# Do nuclei spin WITHIN A MAGNETIC FIELD or do they spin all the time??

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#1
I'm doing nmr spectroscopy right now and I don't quite understand whether the nucleus of an atom spins all the time or only when we apply a magnetic field ???
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2 years ago
#2
(Original post by foxstudy)
I'm doing nmr spectroscopy right now and I don't quite understand whether the nucleus of an atom spins all the time or only when we apply a magnetic field ???
They spin all the time. When you apply an external magnetic field their magnetic moments (of magnetically active nuclei) align in or against the direction of this externally applied magnetic field.
Last edited by Plantagenet Crown; 2 years ago
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#3
(Original post by Plantagenet Crown)
They spin all the time. When you apply an external magnetic field their magnetic moments (of magnetically active nuclei) align in or against the direction of this externally applied magnetic field.
Right so nmr only works with atoms that have an odd number of protons and neutrons in the nucleus of the atom. This is because they have a magnetic field. Therefore atoms that have an even number of protons and neutrons don't have a magnetic field hence do not spin?
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2 years ago
#4
(Original post by foxstudy)
Right so nmr only works with atoms that have an odd number of protons and neutrons in the nucleus of the atom. This is because they have a magnetic field. Therefore atoms that have an even number of protons and neutrons don't have a magnetic field hence do not spin?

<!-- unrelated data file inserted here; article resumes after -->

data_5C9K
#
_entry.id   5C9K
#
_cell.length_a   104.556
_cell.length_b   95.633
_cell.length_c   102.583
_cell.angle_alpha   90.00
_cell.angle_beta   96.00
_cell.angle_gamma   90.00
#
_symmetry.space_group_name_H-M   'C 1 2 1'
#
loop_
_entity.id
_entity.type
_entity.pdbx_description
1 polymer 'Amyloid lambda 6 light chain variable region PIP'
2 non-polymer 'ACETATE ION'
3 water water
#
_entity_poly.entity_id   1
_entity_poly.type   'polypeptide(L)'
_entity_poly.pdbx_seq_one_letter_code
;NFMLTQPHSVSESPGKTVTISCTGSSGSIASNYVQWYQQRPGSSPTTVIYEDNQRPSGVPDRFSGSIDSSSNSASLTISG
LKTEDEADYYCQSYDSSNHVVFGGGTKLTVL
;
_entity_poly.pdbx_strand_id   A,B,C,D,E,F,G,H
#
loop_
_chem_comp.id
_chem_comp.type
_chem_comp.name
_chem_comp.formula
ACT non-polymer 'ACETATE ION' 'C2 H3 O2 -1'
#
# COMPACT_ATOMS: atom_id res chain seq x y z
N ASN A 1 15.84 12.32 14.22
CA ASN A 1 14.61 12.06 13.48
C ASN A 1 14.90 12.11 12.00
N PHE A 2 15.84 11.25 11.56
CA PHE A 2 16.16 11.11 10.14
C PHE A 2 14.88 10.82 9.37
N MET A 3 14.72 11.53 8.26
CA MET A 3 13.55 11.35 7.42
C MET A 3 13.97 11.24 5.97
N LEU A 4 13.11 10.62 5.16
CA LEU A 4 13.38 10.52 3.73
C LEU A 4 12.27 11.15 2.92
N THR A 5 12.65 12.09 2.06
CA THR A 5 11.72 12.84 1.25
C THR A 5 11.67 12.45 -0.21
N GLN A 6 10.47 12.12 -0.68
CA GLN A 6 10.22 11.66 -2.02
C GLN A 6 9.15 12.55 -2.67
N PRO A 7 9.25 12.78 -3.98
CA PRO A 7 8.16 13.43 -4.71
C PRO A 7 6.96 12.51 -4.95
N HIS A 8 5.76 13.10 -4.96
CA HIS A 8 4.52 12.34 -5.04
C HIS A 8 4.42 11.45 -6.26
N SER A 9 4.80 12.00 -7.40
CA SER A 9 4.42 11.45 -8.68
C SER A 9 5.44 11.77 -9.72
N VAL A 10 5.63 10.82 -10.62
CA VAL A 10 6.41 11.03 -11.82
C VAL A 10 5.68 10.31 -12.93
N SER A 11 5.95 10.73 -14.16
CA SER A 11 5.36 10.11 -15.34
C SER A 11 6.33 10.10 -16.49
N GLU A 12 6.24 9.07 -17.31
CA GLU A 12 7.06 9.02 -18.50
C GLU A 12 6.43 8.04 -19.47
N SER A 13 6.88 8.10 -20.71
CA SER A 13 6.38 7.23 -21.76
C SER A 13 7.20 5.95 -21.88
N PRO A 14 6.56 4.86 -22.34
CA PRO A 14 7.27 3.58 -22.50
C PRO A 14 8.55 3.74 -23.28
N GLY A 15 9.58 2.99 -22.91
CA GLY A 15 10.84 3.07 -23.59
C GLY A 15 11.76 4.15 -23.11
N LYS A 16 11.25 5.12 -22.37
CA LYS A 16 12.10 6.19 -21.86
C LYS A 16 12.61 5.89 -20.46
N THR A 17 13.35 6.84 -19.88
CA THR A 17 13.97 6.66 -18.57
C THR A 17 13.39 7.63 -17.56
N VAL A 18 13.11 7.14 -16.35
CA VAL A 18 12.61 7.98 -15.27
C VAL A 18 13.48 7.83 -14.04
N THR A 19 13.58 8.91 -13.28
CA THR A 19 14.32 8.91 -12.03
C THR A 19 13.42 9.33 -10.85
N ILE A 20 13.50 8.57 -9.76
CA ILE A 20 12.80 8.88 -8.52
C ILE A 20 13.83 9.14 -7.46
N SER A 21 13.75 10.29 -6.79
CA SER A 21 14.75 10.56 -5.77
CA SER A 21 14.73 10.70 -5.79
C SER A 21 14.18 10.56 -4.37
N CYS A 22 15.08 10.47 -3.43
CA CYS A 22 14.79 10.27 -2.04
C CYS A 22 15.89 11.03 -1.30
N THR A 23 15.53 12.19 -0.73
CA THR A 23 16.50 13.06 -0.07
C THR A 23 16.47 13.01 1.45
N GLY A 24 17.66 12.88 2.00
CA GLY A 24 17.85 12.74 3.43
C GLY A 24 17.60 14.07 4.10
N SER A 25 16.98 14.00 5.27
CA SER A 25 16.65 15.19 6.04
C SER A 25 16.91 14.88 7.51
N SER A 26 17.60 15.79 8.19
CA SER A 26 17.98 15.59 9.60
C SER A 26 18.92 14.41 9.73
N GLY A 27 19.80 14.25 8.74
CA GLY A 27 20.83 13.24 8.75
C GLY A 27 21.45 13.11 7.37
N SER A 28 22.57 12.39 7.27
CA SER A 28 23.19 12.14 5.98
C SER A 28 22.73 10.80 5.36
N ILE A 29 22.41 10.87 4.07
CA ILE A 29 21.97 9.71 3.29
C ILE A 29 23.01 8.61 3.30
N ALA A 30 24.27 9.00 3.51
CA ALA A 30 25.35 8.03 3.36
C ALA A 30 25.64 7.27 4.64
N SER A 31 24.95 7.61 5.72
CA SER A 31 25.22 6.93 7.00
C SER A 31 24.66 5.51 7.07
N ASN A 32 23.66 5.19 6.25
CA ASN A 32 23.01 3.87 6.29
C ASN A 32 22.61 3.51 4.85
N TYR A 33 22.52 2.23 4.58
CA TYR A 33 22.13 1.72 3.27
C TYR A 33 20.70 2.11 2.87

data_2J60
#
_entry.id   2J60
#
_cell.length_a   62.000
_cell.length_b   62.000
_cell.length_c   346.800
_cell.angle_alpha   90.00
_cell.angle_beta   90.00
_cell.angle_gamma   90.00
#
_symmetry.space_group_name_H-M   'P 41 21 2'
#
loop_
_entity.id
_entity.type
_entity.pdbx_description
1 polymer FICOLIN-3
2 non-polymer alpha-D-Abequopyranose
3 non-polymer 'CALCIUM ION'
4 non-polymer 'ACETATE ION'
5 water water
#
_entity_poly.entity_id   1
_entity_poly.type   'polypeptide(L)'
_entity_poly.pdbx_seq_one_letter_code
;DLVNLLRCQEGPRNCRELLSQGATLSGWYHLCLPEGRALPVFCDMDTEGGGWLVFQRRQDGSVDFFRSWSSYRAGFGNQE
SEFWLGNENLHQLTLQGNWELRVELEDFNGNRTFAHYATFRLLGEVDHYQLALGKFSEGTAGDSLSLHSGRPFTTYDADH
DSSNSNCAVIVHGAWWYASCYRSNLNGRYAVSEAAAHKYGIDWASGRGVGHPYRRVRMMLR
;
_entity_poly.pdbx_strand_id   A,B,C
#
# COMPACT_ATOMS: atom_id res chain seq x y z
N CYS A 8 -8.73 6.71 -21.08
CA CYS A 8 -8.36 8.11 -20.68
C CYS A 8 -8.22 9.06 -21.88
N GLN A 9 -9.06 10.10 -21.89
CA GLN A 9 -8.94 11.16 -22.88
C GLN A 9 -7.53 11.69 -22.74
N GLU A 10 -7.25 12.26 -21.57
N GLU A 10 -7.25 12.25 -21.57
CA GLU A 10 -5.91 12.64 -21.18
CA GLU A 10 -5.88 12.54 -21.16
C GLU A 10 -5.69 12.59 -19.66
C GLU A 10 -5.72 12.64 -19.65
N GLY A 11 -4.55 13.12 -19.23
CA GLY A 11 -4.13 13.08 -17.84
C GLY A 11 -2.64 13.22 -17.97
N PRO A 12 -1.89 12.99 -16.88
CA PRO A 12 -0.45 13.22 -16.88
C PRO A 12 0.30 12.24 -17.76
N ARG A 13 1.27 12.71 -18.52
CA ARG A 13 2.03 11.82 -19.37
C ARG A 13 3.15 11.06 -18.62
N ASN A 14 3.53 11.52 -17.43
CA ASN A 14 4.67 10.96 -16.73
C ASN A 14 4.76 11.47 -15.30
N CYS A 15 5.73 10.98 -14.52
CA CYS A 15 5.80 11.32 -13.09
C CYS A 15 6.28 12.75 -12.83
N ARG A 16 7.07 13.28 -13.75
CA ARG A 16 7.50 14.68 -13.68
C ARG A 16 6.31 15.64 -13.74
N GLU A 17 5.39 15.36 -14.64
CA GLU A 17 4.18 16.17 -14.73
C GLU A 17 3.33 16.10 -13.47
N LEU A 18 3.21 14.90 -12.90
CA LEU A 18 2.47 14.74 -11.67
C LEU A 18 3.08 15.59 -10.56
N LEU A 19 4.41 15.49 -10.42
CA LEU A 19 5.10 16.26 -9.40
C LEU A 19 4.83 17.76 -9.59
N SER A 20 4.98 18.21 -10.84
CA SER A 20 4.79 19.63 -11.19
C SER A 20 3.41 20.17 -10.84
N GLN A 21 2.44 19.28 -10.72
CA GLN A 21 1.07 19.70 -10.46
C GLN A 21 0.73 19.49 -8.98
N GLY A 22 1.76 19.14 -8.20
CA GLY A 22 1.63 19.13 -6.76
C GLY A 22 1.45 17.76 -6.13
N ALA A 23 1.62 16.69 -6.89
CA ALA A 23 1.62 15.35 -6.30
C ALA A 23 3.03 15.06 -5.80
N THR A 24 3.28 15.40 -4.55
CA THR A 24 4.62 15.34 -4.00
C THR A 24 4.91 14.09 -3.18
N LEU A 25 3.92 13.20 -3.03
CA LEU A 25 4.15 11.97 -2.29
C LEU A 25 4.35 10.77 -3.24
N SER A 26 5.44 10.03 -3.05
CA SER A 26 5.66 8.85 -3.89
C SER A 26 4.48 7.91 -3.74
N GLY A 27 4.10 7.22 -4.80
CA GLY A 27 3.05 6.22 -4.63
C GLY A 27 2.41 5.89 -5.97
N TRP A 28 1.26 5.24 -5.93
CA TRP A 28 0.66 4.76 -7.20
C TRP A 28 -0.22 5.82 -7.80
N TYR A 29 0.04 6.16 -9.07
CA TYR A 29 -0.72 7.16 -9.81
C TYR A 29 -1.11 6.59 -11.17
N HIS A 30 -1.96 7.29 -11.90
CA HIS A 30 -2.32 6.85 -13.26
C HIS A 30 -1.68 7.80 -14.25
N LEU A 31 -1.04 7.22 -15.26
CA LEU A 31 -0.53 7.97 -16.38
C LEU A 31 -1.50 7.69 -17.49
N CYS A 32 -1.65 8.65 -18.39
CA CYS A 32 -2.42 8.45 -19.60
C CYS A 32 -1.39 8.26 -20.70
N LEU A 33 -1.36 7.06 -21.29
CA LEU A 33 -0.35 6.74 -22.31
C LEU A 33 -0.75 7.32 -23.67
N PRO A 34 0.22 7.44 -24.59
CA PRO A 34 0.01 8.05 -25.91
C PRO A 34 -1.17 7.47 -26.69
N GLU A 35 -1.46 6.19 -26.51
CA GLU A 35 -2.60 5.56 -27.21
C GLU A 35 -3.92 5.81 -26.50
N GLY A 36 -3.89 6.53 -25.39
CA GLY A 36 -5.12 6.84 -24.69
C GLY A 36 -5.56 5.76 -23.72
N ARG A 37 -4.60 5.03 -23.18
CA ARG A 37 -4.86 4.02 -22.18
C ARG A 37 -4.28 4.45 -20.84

Correct, the even nuclei’s individual magnetic fields of protons and neutrons cancel each other out, meaning there’s no net magnetic moment and thus are invisible to NMR.
Last edited by Plantagenet Crown; 2 years ago
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#5
(Original post by Plantagenet Crown)
Correct, the even nuclei’s individual magnetic fields of protons and neutrons cancel each other out, meaning there’s no net magnetic moment and thus are invisible to NMR.
Ahh, so the protons and neutrons have their own mini magnetic fields but when there are an even number of protons and neutrons, these magnetic fields cancel each other out so there's no overall magnetic field? This makes more sense now.
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2 years ago
#6
(Original post by foxstudy)
Ahh, so the protons and neutrons have their own mini magnetic fields but when there are an even number of protons and neutrons, these magnetic fields cancel each other out so there's no overall magnetic field? This makes more sense now.
Yep, it’s the NET magnetic moment of the nucleus as a whole that aligns with or against the external field.
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#7
(Original post by Plantagenet Crown)
Yep, it’s the NET magnetic moment of the nucleus as a whole that aligns with or against the external field.